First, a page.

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About 200 people are expected to don seersucker clothes for the upcoming Seersucker Ride by Sacramento Tweed, where a bicycle ride, a picnic and culture will intersect.
The ride was delayed from this weekend to June 26 due to unusually wet weather.
“I love that it allows people to come together and meet each other,” said organizer Rick Houston. “Lots of people in town are interested in cycling ... and this gives everyone an opportunity to meet.”
The riders will meet at 11 a.m. June 26 in front of Revolution Wines and Temple Fine Coffee and Tea at 29th and S streets.
Riders bedecked in their finest seersucker outfits – summer is (usually) too hot for tweed, after all – will assemble, though seersucker is not required.
“We’re not a fashion ride, we’re a costume ride,” Houston said, adding that the idea was hatched in London in 2009 before spreading to Boston, Chicago, San Francisco and Sacramento. “The emphasis is just to have a really good time.”
“Even if Sunday turns out to be a gorgeous day, with us having a picnic, we don’t want the ground to be all wet,” Houston said.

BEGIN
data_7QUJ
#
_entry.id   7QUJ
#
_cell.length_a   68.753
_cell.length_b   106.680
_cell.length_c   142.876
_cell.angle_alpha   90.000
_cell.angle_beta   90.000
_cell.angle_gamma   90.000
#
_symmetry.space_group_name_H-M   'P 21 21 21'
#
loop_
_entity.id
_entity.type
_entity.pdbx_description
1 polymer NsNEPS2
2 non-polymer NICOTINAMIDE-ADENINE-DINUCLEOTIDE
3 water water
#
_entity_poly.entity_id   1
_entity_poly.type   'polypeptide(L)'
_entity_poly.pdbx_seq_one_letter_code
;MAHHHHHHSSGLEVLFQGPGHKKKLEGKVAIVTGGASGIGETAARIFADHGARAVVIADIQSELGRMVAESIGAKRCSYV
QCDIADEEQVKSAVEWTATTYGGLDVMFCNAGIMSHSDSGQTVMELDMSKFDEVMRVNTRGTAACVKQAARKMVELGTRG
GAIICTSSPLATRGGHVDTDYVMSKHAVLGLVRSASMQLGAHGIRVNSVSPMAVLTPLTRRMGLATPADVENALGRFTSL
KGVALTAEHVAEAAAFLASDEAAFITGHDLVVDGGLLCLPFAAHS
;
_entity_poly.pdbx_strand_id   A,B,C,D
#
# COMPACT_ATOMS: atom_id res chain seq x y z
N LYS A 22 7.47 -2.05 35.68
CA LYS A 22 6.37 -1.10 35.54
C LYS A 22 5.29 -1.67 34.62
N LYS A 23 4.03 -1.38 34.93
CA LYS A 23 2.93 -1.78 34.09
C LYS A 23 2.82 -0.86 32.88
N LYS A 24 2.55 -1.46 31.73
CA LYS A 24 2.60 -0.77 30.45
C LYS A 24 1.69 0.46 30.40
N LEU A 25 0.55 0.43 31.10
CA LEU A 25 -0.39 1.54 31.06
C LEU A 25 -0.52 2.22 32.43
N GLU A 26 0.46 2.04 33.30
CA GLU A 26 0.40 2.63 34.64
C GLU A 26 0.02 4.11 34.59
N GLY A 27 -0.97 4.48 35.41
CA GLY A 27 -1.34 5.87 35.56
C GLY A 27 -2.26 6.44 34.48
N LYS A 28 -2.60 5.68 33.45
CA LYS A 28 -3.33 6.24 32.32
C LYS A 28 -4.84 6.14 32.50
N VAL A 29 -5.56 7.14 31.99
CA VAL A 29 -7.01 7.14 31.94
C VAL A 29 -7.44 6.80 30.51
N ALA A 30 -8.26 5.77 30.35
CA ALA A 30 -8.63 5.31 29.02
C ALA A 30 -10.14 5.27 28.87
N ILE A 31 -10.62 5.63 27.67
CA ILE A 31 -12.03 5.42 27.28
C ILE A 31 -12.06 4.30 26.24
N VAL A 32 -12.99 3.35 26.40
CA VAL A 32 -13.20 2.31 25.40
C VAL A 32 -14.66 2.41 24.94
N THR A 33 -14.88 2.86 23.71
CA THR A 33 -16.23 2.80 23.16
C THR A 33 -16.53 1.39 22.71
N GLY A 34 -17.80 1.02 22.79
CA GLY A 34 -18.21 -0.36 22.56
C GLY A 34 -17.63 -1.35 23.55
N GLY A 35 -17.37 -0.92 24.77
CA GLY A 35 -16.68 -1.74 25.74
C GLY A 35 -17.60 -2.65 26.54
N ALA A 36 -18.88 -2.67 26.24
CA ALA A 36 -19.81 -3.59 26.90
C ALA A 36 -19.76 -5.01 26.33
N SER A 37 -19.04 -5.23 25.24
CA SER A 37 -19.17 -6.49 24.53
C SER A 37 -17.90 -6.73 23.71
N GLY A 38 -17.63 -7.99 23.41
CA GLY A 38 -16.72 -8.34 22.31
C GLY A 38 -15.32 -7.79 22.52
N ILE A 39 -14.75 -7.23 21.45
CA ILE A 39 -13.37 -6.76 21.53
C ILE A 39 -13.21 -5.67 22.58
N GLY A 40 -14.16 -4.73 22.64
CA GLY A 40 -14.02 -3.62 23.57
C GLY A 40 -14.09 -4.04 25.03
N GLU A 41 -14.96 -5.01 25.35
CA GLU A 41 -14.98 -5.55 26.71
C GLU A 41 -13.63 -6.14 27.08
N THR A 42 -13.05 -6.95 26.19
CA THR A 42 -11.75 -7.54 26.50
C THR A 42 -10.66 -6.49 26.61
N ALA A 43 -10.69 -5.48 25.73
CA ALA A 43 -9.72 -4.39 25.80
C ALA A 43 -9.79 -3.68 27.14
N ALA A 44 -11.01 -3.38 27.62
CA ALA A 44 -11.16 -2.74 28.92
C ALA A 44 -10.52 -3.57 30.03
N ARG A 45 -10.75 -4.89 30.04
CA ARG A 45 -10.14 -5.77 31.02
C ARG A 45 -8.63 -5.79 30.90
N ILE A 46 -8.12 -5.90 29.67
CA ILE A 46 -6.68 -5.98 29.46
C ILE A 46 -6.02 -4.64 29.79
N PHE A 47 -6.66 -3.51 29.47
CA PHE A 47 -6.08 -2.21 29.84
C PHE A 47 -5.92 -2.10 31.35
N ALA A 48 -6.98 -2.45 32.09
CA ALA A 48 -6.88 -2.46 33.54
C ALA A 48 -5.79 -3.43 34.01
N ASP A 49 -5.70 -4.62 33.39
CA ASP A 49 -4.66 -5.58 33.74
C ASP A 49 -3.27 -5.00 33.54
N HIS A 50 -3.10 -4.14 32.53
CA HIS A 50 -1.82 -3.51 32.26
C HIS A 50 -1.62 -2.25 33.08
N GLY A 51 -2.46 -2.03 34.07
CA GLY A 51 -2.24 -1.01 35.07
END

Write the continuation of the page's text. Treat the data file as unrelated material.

The ride will leave 29th and S at noon June 26 and head to William Land Park, where the hour-and-a-half to two-hour picnic will be held. Cupcakes from Icing on the Cupcake and gourmet popsicles from Fat Face will be available, and local band The Alkali Flats (for music samples click here) will play, Houston said.
Riders will then take the riverside trail to the Crocker Art Museum, Third and O streets, where a group rate of $8 per ticket has been worked out, and the courtyard will be open to bicycle parking. Finally, the ride will conclude at de Vere’s Irish Pub, 15th and L streets.
The ride is free, and for those who don’t want to pack a picnic lunch, Revolution Wines is opening an hour early to sell sandwiches to the cyclists.
“It’s great exposure for us, and it’s a unique, fun thing,” Revolution Wines co-owner Gina Genshlea said. “The whole thing is to be part of the community and be a part of something everyone enjoys.”
The ride is not strenuous, and in other events over the past two years, people have come who have not been on a bicycle in 15 years, said Erin Houston, Rick Houston’s wife.
“The ride is free, and it’s open to everyone,” she said. “We try to make sure that at all of our stops people can bring their kids, and we have a wide age range as well as families and single people.”
Brandon Darnell is a staff reporter for The Sacramento Press. Follow him on Twitter @Brandon_Darnell.